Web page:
The key to success in broking lies in transcending the sales aspect of the job and embracing the role of running a small business, according to two prominent industry leaders.
“What brokers do extend beyond purely getting a product from a choice of lenders – for many, you are the admin, marketer, adviser, IT person and everything else all rolled into one,” said Ash Playsted (pictured above left), strategic advisor with broker coaching business Broker Ideas Group.
There are more brokers in Australia than ever before, according to the MFAA’s latest Industry Intelligence Service Report, with more than 19,000 brokers entering the industry in the period between April and September last year.
While the industry is growing, it’s also overwhelmingly made up of small businesses, with 62% of broker offices being sole or dual operators.
Playsted said “plenty of brokers” were entering the industry as if it was just a sales profession and he warned that this approach devalued the role brokers had carved out for themselves in the market.
“A good way to test the veracity of a broker is to ask them what they do,” said Playsted. “More and more brokers are now saying that they are small business owners, they run a business that does broking rather than just simply ‘I am a broker’.”
Ashleigh Pakis (pictured above right), director of Panache Financial, said she had her own experience of discovering the difference.
“I was looking at things as a broker, and I needed to take a step back and look at my business as a business owner,” said Pakis (pictured above right), who won both the Young Professional Award and the Regional Finance Broker Award at the MFAA NSW/ACT State Excellence Awards earlier in June.
Pakis said what helped her was looking outside the industry for guidance and she urged brokers to look for alternative sources to gain “better functions within themselves”.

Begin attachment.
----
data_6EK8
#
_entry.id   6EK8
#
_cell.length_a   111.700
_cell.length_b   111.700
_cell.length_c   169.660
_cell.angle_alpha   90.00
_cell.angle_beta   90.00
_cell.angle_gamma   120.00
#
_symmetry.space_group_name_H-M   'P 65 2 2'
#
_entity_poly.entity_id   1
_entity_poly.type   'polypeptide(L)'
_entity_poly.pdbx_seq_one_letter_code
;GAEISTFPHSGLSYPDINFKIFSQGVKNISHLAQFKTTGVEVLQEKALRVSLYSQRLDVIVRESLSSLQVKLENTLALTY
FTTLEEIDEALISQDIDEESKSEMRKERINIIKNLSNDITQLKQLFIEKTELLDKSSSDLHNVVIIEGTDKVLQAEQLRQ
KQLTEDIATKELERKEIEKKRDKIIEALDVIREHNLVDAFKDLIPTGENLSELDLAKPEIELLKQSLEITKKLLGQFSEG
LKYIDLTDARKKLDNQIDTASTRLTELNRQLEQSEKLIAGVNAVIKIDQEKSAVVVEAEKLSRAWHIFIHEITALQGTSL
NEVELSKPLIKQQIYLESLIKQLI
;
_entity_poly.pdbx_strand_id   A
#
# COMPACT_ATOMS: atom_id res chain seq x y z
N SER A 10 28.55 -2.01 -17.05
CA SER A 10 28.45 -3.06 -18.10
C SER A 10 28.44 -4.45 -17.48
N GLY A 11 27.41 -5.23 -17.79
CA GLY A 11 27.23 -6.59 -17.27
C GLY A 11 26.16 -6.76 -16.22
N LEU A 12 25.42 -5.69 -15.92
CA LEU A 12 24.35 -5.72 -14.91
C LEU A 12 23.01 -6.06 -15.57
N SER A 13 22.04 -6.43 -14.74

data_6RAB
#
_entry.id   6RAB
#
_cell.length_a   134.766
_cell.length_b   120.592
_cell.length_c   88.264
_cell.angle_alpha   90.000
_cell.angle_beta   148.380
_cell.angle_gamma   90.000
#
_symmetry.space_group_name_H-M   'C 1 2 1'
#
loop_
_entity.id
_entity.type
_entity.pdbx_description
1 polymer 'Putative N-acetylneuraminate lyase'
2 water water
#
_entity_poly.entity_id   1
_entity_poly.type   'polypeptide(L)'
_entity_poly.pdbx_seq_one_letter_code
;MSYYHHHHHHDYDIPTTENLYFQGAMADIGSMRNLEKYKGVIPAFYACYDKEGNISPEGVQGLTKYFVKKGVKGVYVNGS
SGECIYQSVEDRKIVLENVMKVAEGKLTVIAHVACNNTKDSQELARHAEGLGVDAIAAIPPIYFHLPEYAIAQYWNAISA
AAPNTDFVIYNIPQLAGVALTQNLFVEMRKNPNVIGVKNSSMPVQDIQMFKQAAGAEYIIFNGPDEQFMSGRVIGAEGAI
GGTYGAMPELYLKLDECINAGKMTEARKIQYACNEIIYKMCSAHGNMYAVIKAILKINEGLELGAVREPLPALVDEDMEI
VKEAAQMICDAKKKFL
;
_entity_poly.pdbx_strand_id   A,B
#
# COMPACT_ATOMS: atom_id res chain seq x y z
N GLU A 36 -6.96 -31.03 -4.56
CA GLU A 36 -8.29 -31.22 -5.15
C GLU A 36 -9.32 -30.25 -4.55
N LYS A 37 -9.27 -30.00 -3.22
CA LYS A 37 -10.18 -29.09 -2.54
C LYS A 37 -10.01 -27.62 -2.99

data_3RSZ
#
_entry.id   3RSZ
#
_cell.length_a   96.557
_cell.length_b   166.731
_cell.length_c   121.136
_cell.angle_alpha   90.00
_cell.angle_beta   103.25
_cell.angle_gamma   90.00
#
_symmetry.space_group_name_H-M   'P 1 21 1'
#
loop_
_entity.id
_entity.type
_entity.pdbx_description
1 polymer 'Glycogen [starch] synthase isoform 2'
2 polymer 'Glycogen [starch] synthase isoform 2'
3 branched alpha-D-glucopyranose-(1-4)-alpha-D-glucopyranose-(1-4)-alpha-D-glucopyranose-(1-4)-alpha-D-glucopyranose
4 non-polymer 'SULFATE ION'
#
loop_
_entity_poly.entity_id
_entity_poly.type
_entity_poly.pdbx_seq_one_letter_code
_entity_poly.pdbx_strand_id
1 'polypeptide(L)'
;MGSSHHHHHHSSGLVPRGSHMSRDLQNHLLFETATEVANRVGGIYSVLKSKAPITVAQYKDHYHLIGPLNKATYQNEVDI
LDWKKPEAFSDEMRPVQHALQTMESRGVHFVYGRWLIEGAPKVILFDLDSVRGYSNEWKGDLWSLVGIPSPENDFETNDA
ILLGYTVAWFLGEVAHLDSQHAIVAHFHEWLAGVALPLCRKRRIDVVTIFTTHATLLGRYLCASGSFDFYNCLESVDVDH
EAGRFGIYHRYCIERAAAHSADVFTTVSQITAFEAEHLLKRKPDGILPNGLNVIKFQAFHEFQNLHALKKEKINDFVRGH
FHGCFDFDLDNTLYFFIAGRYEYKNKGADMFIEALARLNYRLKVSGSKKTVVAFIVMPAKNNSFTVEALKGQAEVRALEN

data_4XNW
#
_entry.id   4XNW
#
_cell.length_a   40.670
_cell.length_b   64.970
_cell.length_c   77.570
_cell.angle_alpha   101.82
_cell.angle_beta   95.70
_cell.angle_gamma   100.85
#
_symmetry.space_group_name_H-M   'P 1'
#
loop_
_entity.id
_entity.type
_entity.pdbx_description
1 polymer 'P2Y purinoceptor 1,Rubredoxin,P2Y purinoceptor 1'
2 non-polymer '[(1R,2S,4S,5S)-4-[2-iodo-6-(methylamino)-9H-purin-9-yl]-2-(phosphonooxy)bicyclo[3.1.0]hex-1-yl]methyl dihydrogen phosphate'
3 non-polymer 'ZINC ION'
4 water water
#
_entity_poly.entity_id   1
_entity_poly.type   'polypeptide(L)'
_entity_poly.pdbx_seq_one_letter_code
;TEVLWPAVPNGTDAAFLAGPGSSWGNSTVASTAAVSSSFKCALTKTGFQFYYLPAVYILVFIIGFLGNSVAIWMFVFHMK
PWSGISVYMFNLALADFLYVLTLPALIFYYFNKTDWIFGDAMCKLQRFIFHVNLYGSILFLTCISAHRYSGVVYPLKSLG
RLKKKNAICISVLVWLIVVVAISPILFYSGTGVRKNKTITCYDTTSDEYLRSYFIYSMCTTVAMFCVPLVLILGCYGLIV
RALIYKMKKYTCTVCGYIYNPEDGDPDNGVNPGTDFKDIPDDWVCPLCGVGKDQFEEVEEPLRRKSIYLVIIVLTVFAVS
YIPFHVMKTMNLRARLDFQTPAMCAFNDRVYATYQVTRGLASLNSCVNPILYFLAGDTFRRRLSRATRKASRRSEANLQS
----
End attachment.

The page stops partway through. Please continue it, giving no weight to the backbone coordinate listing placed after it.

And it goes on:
“A little while ago, I was a very big hindrance on my own self, but I got a business coach who changed the view of my business,” Pakis said.
“I was down in the dumps about being a broker and it changed my outlook because I was too stuck in what I defined as my role. I wasn’t looking at it all as a business owner.
“It’s a really scary thing to change. But if you do invest in yourself you end up investing in your business.”
The difference between banks and brokers
Mortgage brokers have taken a significant chunk of the market from banks in recent years.
In the December 2018 quarter, brokers settled 56.8% of all residential home loans, according to data released by research group comparator, a CoreLogic business, and commissioned by the MFAA.
In the first quarter of this year, the market share is close to 70% – highest March quarter on record.
Banks have been criticised for using a number of methods – from difficult discharge forms to cashbacks – to drag back the market share, but Playsted said this ultimately played into brokers’ hands.
“Part of the separation between brokers and proprietary channels is when a customer goes to bank branch, the person sitting there is essentially a salesperson with targets and goals to achieve. And that those targets and goals are based on only being able to promote the products of your employer, which is fair enough,” said Playsted.
“But the brokers need to come in with the mindset of ‘l am here to get the best outcome for the client – not the best outcome for my employer’. Now that is a subtle but very powerful difference.”
In his decades-long experience in the industry, Playsted said he had gradually noticed a change away from broking being seen as a sales industry and something purely transactional to a business opportunity. He hopes this will continue in the future.
“This industry should be about attracting people who are looking to help people and who want to be in charge of their own destiny,” Playsted said. “I’d like to see this continue to a point where, as a broker, you are either building your own business or directly working with someone who is building their own.”
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